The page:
Exploring human brain mechanics by combining experiments, modeling, and simulation

Budday S (2023)

Publication Type: Journal article

Publication year: 2023


Book Volume: 5

Article Number: 100076

DOI: 10.1016/j.brain.2023.100076


Brain tissue is not only one of the most important but also the arguably most complex and compliant tissue in the human body. While long underestimated, increasing evidence confirms that mechanics plays a critical role in modulating brain function and dysfunction. Computational models based on nonlinear continuum mechanics can help understand the basic processes in the brain, e.g., during development, injury, and disease, and facilitate prevention, early diagnosis, and treatment of neurological disorders. By closely integrating biomechanical experiments on human brain tissue, microstructural analyses, continuum mechanics modeling, and finite element simulations, we develop computational models that capture both biological processes at the cell scale and macroscopic loading and pathologies at the tissue or organ scale. To model the former, we introduce the cell density as an additional field controlling the local tissue stiffness and brain growth during development. We demonstrate that our models are capable of capturing the evolution of cell density and cortical folding in the developing brain as well as regional variations in tissue properties in the adult brain. In the future, those models could help provide deeper insights into the behavior of the human brain under physiological and pathological conditions, and tackle clinically relevant problems.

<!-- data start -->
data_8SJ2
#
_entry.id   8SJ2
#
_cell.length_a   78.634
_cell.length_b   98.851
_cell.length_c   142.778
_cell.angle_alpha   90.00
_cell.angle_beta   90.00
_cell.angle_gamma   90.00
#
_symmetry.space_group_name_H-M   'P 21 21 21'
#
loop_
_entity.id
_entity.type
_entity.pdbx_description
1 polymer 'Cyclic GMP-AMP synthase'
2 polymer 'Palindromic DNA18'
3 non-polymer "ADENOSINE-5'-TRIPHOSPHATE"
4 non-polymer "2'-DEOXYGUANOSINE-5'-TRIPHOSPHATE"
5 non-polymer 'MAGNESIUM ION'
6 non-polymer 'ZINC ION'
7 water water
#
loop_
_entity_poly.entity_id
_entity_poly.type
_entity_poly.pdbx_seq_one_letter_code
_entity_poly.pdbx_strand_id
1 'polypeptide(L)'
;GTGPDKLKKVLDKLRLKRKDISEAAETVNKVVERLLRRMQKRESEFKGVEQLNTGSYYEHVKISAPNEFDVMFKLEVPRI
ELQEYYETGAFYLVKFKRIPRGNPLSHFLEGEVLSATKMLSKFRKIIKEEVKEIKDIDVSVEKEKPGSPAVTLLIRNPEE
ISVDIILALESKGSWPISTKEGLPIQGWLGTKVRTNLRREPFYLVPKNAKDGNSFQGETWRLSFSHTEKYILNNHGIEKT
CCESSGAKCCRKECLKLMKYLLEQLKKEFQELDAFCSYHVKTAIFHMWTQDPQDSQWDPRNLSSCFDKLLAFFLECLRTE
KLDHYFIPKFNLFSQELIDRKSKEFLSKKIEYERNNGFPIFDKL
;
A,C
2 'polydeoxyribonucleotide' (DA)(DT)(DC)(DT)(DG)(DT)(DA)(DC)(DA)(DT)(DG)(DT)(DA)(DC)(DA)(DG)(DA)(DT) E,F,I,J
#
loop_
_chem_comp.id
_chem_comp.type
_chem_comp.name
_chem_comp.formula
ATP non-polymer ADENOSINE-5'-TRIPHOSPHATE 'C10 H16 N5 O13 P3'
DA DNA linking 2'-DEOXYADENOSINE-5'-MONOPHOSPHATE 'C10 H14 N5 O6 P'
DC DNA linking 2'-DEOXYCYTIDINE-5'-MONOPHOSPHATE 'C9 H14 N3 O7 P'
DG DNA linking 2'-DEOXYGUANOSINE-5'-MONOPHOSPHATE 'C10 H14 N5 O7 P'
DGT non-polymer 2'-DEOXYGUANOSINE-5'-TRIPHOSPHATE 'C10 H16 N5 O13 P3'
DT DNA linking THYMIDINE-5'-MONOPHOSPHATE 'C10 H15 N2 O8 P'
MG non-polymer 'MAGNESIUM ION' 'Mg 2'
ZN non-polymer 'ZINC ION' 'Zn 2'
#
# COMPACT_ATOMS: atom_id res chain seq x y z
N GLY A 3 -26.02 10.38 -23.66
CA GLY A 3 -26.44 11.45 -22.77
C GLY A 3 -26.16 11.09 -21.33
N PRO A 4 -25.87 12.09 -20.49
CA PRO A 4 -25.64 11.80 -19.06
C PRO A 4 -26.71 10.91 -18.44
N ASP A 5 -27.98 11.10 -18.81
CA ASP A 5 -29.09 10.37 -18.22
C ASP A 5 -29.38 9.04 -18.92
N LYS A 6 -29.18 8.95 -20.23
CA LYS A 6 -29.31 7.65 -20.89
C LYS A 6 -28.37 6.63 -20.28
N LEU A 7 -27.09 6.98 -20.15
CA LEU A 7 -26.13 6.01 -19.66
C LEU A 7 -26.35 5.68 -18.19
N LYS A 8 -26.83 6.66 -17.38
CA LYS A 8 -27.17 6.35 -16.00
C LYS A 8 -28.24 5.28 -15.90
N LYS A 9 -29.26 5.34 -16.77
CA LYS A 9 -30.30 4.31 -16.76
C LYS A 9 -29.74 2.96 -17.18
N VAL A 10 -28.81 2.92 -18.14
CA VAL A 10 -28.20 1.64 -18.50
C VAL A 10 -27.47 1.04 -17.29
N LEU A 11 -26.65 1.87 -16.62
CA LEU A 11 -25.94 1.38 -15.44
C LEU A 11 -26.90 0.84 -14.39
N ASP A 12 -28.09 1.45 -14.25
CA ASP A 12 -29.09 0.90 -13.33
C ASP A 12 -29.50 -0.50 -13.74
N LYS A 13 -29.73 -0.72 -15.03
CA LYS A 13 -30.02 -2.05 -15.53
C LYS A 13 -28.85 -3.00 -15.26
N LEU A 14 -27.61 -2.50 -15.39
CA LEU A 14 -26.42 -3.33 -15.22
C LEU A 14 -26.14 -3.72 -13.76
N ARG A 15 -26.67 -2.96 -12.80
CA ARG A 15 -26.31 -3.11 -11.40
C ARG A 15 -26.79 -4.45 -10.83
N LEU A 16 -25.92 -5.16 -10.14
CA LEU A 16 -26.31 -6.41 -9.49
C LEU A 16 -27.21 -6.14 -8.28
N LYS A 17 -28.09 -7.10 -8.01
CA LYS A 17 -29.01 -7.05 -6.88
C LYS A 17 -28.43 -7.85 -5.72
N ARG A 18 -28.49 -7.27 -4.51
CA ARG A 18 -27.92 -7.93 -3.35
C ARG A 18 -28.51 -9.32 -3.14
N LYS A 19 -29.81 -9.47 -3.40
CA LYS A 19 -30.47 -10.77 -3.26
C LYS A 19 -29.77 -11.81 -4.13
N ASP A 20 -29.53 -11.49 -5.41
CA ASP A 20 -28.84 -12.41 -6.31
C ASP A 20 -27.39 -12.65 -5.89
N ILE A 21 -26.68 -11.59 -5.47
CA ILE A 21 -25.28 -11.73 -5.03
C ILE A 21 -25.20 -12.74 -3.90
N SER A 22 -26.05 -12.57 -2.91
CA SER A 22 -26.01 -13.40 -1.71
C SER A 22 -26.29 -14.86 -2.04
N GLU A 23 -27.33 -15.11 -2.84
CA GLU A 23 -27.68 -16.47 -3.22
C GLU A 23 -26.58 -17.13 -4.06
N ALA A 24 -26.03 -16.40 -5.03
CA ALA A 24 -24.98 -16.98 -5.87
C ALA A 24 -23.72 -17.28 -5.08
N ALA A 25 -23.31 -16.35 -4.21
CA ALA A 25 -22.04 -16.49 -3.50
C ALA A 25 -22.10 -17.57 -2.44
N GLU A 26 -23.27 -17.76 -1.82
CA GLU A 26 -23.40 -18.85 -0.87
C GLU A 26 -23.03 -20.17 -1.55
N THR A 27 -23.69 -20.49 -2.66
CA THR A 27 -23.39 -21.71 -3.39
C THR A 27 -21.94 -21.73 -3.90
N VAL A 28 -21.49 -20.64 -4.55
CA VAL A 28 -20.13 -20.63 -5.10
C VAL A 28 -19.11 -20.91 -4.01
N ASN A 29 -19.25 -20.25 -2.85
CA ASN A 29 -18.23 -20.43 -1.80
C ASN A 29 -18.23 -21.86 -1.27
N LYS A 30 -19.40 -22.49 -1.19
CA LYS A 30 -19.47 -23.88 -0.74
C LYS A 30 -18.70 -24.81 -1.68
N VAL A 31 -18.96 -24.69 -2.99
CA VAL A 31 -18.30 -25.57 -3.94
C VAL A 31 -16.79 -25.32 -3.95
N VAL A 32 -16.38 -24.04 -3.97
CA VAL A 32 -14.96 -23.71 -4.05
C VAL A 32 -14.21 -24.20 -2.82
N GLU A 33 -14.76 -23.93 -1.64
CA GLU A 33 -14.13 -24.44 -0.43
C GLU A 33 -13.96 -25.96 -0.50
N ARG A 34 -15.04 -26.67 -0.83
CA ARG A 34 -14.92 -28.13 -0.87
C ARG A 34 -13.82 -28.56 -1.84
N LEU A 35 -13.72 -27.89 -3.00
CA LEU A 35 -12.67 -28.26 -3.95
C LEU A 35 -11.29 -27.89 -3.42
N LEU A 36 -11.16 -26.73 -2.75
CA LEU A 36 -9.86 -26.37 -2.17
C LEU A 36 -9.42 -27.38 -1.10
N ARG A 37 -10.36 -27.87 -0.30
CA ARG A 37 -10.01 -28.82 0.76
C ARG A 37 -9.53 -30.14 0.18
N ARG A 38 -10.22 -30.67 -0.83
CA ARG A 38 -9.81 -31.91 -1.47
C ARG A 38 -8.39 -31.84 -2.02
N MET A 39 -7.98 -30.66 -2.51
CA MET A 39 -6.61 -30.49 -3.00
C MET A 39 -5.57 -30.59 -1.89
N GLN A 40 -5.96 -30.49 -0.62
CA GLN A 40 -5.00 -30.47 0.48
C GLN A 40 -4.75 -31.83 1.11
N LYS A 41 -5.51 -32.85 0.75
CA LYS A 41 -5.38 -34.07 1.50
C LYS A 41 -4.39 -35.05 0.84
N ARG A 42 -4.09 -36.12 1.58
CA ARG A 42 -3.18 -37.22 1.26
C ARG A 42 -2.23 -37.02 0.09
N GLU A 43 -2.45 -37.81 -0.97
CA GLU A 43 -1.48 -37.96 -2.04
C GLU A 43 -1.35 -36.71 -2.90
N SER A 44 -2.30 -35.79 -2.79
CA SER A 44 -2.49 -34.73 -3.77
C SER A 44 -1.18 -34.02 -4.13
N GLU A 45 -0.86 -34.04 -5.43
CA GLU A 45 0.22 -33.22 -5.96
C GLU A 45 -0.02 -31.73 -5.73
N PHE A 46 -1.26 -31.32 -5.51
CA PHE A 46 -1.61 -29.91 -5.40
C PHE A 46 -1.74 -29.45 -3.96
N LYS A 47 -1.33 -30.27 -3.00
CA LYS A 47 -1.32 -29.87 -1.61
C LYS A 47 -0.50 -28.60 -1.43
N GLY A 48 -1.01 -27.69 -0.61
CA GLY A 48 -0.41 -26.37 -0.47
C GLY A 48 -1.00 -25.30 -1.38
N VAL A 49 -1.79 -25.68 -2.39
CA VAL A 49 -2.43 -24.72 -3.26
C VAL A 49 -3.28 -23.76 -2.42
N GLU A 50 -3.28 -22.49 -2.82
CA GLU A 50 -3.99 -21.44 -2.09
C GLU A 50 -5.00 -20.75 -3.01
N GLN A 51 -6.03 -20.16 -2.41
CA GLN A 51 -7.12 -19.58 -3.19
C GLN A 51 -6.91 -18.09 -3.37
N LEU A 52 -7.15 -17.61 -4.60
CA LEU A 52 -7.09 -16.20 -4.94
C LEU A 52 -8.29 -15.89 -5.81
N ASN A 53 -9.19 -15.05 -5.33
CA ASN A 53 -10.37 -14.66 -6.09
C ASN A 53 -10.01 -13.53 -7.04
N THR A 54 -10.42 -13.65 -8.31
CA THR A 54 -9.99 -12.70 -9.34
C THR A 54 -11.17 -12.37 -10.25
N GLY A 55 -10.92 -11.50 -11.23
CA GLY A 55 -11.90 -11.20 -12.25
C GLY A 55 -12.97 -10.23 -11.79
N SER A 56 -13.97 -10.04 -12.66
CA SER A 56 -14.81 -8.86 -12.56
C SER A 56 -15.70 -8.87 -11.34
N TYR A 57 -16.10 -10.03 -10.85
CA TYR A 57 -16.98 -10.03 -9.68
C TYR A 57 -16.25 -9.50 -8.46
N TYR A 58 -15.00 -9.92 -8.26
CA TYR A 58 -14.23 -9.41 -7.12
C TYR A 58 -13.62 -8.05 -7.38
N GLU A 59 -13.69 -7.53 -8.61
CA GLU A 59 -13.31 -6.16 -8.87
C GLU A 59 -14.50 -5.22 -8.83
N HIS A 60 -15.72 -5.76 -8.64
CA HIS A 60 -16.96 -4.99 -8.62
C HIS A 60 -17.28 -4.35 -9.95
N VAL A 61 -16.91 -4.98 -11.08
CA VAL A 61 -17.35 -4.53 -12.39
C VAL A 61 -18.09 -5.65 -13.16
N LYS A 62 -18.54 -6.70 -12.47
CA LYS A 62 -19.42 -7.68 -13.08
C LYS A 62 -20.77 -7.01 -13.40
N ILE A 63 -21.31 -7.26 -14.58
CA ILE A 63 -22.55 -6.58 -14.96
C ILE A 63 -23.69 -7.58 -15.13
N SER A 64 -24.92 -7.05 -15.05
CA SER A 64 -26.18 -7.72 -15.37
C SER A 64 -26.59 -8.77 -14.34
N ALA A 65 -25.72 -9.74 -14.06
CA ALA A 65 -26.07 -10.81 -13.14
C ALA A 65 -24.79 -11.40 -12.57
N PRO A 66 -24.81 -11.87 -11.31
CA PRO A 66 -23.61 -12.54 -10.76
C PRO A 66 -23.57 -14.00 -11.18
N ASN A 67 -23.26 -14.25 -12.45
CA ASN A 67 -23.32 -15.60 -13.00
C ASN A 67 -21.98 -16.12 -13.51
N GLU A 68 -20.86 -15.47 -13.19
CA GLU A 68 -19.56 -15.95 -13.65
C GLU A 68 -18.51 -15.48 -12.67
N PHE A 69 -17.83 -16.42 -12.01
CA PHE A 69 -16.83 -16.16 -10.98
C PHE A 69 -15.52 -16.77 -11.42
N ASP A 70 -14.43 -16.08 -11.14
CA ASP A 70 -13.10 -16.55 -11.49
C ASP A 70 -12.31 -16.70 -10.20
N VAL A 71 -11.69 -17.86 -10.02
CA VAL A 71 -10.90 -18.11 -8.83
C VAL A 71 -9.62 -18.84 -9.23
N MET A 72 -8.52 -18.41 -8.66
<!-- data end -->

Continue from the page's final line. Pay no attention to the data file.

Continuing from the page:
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How to cite


Budday, S. (2023). Exploring human brain mechanics by combining experiments, modeling, and simulation. Brain Multiphysics, 5. https://doi.org/10.1016/j.brain.2023.100076


Budday, Silvia. "Exploring human brain mechanics by combining experiments, modeling, and simulation." Brain Multiphysics 5 (2023).

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